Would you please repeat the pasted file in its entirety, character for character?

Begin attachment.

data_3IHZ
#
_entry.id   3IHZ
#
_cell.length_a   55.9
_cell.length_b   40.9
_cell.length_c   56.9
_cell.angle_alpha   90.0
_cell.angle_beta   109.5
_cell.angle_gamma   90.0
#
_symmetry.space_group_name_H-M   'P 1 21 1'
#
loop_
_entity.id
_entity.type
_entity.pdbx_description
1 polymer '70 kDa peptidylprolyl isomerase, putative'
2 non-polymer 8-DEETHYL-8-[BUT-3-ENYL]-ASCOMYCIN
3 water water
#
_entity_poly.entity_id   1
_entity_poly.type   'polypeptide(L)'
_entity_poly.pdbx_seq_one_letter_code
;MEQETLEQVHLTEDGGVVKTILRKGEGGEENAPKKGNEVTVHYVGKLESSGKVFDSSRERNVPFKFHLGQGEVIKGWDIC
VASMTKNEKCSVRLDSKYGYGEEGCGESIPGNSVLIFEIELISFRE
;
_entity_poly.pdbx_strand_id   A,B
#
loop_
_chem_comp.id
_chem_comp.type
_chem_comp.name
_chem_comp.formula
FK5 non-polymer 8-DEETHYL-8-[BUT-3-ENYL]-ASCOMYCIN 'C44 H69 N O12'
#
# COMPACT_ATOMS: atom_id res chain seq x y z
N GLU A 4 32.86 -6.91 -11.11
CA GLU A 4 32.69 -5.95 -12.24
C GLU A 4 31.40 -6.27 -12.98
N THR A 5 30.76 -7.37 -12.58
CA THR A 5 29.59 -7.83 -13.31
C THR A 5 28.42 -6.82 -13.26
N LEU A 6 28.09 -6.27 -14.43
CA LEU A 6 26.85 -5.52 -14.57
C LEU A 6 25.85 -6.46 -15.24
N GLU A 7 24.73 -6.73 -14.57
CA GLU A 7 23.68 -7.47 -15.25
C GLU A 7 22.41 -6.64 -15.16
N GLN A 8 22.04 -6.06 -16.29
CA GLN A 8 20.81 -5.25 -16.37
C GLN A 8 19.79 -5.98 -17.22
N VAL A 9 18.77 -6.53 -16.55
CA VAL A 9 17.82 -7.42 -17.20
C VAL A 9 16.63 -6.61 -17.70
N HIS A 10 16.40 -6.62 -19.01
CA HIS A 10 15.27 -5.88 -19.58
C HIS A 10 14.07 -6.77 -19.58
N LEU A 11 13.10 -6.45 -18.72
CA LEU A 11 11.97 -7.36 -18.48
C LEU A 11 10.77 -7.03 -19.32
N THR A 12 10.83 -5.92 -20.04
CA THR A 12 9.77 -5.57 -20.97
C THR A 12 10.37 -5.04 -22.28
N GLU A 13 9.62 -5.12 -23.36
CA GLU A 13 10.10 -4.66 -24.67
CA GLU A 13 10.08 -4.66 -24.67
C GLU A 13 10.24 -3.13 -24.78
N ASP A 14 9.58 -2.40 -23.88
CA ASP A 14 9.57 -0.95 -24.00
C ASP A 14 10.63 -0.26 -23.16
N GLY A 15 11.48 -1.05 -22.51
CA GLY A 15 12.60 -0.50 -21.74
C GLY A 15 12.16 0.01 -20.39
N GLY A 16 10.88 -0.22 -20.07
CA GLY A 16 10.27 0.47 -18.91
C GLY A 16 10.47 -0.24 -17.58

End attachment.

data_3IHZ
#
_entry.id   3IHZ
#
_cell.length_a   55.9
_cell.length_b   40.9
_cell.length_c   56.9
_cell.angle_alpha   90.0
_cell.angle_beta   109.5
_cell.angle_gamma   90.0
#
_symmetry.space_group_name_H-M   'P 1 21 1'
#
loop_
_entity.id
_entity.type
_entity.pdbx_description
1 polymer '70 kDa peptidylprolyl isomerase, putative'
2 non-polymer 8-DEETHYL-8-[BUT-3-ENYL]-ASCOMYCIN
3 water water
#
_entity_poly.entity_id   1
_entity_poly.type   'polypeptide(L)'
_entity_poly.pdbx_seq_one_letter_code
;MEQETLEQVHLTEDGGVVKTILRKGEGGEENAPKKGNEVTVHYVGKLESSGKVFDSSRERNVPFKFHLGQGEVIKGWDIC
VASMTKNEKCSVRLDSKYGYGEEGCGESIPGNSVLIFEIELISFRE
;
_entity_poly.pdbx_strand_id   A,B
#
loop_
_chem_comp.id
_chem_comp.type
_chem_comp.name
_chem_comp.formula
FK5 non-polymer 8-DEETHYL-8-[BUT-3-ENYL]-ASCOMYCIN 'C44 H69 N O12'
#
# COMPACT_ATOMS: atom_id res chain seq x y z
N GLU A 4 32.86 -6.91 -11.11
CA GLU A 4 32.69 -5.95 -12.24
C GLU A 4 31.40 -6.27 -12.98
N THR A 5 30.76 -7.37 -12.58
CA THR A 5 29.59 -7.83 -13.31
C THR A 5 28.42 -6.82 -13.26
N LEU A 6 28.09 -6.27 -14.43
CA LEU A 6 26.85 -5.52 -14.57
C LEU A 6 25.85 -6.46 -15.24
N GLU A 7 24.73 -6.73 -14.57
CA GLU A 7 23.68 -7.47 -15.25
C GLU A 7 22.41 -6.64 -15.16
N GLN A 8 22.04 -6.06 -16.29
CA GLN A 8 20.81 -5.25 -16.37
C GLN A 8 19.79 -5.98 -17.22
N VAL A 9 18.77 -6.53 -16.55
CA VAL A 9 17.82 -7.42 -17.20
C VAL A 9 16.63 -6.61 -17.70
N HIS A 10 16.40 -6.62 -19.01
CA HIS A 10 15.27 -5.88 -19.58
C HIS A 10 14.07 -6.77 -19.58
N LEU A 11 13.10 -6.45 -18.72
CA LEU A 11 11.97 -7.36 -18.48
C LEU A 11 10.77 -7.03 -19.32
N THR A 12 10.83 -5.92 -20.04
CA THR A 12 9.77 -5.57 -20.97
C THR A 12 10.37 -5.04 -22.28
N GLU A 13 9.62 -5.12 -23.36
CA GLU A 13 10.10 -4.66 -24.67
CA GLU A 13 10.08 -4.66 -24.67
C GLU A 13 10.24 -3.13 -24.78
N ASP A 14 9.58 -2.40 -23.88
CA ASP A 14 9.57 -0.95 -24.00
C ASP A 14 10.63 -0.26 -23.16
N GLY A 15 11.48 -1.05 -22.51
CA GLY A 15 12.60 -0.50 -21.74
C GLY A 15 12.16 0.01 -20.39
N GLY A 16 10.88 -0.22 -20.07
CA GLY A 16 10.27 0.47 -18.91
C GLY A 16 10.47 -0.24 -17.58